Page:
Buy Now Pay Later (BNPL) and other deals promising no interest sound so appealing. And so sensible if you are short of money.
But very often you end up being charged large amounts of interest.
The catalogue retailers offering these “bargains” know this happens and that they will make a lot of money from them
So what goes wrong? Here are three things to look out for if you see one of these offers.
1. Backdated interest – it’s a killer
Many people don’t read the details on these deals and they assume interest is only charged after the end of the deal. But there is often a clause saying that if you haven’t paid for the item in full by the end of the period, interest is added from the start.
Argos says If you don’t pay it off in full before it ends you’ll incur interest from the date of purchase.
Very says: Interest is calculated from point of order and charged at the end of the payment free period, if you haven’t paid in full.
PC World says: if you decide not to pay the outstanding balance at the end of the 6 month period, interest will be charged from the date of purchase.
If you have been making some payments but not managed the whole amount, this seems totally unfair. Citizens Advice gives the following case:
a man who bought a £600 iPad from a catalogue company on a year-long interest free deal. He still owed £100 at the end of the interest-free period, and was hit with a backdated charge of nearly £700 interest – more than the original cost of the iPad.
2. Complicated repayments
One of the benefits of these offers is their flexibility – you can pay more in a good month. But because of this, lenders don’t offer a simple way for you to repay the whole amount by the end.
Many people would like to pay it off in equal amounts each month, but lenders don’t make this easy by allowing people to select this as an option when they buy the goods.
It can be particularly complicated if you also have a balance on your catalogue account that you are repaying as well as the BNPL item. For example, Littlewoods says:
If you have any non Buy Now Pay Later purchases on your account you will still need to make at least your minimum payment as detailed on your statement. Remember to allocate your Buy Now Pay Later Payment to the specific item you wish to pay off.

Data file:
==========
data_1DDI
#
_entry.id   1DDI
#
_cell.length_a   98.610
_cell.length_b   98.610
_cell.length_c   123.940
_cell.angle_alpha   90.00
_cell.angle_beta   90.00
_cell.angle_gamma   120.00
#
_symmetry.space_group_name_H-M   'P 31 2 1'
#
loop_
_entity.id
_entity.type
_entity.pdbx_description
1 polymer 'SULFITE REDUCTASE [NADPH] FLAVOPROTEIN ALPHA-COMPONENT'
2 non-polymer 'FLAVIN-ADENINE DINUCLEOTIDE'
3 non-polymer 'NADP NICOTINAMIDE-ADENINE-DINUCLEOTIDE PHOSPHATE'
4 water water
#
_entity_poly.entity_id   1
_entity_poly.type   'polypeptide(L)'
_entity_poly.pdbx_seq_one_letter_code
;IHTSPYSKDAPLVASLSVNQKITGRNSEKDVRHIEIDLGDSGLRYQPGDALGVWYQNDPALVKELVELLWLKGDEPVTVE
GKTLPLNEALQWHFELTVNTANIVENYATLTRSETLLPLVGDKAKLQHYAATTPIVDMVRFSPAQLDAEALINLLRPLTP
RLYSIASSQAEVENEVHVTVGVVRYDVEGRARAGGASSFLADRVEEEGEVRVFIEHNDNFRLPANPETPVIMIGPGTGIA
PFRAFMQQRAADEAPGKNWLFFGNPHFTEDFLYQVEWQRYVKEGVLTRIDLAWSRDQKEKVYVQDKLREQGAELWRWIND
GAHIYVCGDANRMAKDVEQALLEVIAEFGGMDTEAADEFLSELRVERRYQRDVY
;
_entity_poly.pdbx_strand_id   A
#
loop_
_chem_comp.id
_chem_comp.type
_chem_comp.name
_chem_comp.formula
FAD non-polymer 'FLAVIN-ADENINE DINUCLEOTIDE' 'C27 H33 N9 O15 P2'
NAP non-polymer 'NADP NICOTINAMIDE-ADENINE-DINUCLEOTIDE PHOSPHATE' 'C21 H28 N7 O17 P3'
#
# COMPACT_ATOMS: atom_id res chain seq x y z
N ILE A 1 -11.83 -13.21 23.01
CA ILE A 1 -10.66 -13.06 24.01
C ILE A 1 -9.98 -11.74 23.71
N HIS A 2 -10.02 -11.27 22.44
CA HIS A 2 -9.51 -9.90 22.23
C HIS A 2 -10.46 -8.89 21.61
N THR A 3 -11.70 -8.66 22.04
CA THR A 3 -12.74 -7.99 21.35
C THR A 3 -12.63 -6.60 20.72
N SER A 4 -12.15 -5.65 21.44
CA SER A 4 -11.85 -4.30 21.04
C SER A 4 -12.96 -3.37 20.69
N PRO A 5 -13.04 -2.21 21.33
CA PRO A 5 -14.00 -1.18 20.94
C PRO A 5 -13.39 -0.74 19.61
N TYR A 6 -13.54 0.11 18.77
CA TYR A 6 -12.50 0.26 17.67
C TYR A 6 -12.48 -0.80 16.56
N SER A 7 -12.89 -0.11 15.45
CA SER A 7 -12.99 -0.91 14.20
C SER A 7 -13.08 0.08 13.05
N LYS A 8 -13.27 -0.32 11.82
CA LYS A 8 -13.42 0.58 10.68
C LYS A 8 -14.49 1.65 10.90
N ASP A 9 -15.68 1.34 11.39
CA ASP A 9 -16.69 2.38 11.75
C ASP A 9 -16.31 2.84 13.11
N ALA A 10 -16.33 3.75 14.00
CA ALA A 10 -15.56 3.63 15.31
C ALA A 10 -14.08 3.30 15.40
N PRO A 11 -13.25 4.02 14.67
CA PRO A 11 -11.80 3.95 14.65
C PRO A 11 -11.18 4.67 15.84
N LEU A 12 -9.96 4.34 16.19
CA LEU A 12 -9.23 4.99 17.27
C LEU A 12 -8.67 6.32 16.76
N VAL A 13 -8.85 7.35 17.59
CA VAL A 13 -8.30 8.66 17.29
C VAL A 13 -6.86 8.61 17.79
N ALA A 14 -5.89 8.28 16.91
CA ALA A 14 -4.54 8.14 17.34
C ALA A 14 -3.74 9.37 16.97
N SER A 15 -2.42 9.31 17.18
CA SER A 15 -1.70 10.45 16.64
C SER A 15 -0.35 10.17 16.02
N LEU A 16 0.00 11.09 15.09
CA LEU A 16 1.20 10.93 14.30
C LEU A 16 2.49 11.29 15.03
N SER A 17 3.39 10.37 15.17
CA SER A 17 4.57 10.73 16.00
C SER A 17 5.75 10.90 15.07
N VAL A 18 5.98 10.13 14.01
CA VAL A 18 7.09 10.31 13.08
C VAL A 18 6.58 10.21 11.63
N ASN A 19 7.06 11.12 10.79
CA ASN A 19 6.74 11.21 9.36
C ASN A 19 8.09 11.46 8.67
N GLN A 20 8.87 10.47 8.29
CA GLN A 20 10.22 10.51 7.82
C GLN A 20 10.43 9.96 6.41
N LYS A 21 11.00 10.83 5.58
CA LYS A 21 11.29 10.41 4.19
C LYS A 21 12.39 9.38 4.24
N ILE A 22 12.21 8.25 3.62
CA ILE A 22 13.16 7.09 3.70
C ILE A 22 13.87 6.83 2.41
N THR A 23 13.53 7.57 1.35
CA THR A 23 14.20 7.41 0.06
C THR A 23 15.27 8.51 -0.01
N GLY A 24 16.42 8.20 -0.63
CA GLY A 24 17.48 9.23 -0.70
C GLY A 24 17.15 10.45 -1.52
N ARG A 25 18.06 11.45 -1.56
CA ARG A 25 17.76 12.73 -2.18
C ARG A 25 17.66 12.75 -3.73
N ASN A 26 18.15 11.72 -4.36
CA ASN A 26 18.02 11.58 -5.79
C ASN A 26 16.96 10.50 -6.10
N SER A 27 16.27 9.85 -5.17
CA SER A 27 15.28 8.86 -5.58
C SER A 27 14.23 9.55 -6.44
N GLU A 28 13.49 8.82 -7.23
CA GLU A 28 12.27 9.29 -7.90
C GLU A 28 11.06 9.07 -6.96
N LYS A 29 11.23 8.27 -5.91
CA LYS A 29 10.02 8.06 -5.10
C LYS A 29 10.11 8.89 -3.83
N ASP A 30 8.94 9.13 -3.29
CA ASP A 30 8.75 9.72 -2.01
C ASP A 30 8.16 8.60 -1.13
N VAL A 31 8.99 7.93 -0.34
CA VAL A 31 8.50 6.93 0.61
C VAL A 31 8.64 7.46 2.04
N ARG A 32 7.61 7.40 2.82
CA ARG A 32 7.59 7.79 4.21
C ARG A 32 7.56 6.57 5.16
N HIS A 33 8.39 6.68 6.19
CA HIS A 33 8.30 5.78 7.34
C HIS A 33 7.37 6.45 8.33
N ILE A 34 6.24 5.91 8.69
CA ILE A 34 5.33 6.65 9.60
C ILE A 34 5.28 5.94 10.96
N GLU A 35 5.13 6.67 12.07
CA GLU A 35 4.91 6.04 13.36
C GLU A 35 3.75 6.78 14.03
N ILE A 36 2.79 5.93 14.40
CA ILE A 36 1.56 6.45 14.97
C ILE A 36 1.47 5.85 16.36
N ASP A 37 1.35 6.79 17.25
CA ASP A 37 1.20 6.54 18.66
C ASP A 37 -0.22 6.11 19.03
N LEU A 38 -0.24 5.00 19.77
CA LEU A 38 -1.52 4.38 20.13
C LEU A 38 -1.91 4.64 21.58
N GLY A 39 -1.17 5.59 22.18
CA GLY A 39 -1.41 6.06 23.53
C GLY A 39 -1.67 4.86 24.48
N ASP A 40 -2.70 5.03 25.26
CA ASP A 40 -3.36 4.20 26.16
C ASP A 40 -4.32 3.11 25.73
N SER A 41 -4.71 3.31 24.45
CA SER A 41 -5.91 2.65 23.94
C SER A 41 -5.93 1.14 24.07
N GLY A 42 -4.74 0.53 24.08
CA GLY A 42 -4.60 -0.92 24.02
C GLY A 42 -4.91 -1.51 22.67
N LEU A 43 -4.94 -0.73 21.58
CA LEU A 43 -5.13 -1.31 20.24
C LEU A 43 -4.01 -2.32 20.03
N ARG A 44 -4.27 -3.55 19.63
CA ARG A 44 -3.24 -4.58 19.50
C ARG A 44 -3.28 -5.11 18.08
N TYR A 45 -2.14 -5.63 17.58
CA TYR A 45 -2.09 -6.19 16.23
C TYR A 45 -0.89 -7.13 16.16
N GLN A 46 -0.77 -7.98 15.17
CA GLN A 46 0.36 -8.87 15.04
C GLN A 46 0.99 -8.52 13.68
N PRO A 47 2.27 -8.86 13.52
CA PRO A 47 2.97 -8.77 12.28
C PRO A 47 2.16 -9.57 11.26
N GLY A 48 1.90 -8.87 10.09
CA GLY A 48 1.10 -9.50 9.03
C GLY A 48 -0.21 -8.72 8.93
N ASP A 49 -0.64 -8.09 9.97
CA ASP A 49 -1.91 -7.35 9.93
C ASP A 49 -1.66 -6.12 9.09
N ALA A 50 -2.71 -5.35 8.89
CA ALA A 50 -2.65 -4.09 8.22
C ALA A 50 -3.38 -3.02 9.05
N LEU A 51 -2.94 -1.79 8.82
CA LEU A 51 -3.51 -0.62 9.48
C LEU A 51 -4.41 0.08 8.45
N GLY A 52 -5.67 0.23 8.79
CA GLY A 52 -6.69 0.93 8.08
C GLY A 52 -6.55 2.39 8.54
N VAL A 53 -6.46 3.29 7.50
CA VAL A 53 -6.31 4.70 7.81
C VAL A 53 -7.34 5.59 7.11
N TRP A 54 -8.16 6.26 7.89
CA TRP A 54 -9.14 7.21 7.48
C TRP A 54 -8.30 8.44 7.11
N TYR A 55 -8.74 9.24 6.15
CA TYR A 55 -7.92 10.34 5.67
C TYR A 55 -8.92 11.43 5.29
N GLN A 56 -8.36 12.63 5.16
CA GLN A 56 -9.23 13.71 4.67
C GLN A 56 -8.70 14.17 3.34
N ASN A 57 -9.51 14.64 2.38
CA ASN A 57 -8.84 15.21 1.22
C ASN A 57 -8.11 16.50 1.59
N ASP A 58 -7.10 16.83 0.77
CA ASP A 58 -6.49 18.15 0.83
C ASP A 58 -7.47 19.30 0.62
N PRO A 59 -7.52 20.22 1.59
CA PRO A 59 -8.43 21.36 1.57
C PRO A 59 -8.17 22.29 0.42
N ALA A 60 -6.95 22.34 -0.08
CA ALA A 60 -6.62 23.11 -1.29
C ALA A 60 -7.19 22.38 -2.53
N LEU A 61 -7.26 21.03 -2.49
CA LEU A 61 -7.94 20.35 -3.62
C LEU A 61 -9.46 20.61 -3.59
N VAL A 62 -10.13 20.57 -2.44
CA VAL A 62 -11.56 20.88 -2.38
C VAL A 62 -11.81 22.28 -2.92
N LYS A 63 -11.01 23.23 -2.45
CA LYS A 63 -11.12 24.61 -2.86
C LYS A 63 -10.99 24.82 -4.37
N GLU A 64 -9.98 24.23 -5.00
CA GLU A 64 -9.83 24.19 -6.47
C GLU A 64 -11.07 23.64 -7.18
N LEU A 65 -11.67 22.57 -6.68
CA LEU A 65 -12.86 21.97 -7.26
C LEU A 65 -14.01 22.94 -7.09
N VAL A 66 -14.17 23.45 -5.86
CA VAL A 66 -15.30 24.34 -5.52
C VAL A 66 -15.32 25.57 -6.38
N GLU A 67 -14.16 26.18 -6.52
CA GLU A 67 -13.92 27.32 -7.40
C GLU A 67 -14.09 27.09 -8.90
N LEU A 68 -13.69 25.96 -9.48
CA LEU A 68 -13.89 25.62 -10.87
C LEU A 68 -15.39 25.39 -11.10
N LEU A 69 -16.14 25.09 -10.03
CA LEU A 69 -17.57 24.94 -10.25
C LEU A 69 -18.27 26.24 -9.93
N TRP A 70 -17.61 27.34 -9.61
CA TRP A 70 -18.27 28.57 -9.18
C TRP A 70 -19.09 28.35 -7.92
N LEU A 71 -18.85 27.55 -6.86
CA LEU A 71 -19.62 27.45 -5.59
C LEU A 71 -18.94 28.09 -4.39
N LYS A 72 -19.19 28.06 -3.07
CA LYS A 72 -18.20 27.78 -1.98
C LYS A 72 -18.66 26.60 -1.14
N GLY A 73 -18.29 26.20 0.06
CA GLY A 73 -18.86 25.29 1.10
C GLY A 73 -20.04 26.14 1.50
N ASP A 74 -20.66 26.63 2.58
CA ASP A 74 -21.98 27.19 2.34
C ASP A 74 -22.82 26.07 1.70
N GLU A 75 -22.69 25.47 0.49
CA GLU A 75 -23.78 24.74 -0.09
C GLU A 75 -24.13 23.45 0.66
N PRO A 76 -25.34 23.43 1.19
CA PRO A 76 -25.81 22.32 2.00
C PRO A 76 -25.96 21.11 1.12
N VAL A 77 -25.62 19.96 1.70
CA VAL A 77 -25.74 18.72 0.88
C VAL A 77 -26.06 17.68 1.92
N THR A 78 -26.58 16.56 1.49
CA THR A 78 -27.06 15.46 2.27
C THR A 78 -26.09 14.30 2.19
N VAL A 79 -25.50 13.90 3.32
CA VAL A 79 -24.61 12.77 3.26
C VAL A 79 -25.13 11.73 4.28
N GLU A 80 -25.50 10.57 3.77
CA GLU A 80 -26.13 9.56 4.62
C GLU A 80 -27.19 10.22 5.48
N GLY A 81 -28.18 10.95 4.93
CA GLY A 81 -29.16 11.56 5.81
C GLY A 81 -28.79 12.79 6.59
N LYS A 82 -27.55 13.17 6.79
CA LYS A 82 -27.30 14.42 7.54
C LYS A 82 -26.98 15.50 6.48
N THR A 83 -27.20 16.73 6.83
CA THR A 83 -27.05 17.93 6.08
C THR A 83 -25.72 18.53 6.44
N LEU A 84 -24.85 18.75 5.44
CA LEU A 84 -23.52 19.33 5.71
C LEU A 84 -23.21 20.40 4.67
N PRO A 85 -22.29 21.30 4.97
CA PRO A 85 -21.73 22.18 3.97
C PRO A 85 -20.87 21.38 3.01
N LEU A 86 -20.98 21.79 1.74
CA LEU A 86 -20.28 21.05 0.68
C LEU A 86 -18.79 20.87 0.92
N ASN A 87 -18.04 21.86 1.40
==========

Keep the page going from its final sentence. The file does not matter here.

So these complicated repayment arrangements make it easy for someone to pay less than they may have planned, and end up with a large interest bill at the end.
3. Over confidence
Faced with a Buy Now Pay Later offer, it very easy to say Yes because you get what you want now and it feels as though you can easily pay it off in the next six or twelve months.
Behavioural economists call this Present Bias. It’s human nature to see immediate benefits as more important and larger than the more distant pain of paying for the item. I have looked at three examples Grocery shopping, Netflix and Procrastination before.
It happens with BNPL offers because we focus on what is happening now – we get the item without having to pay for it – and don’t think clearly about how hard it is going to be to make the future payments.
For example, you know you are short this month because you have just been to an expensive wedding or there has just been a big MOT bill on your car, but you don’t think that in the next year September will be hard when the kids all need new school uniforms and you will be very short of money in December.
It’s also easier to over-spend if you aren’t handing over cash. You may choose a higher spec laptop or washing machine because it looks like a good deal, even if you didn’t need the extra features. Here even if you do pay it all off in the BNPL period so avoid the interest, you may still have paid more than you originally wanted to spend.
How to avoid these traps
I’m not saying don’t choose a Buy Now Pay Later deal. They can be great ways to spread the cost of buying something if you can pay it off within the term. Cheaper than putting it on a credit card and massively cheaper than going to a Pay Weekly shop.
But you need to plan to repay it earlier than the last day. Don’t let your mind get away with thinking you can start paying for this next month. Paying off a 12-month deal in 8 equal payments makes it a great bargain for you and gives you a bit of wriggle-room if you can’t make a payment in a couple of months.
And be honest with yourself. If it’s going to be hard to make those payments, then this isn’t a clever purchase, it’s an expensive trap.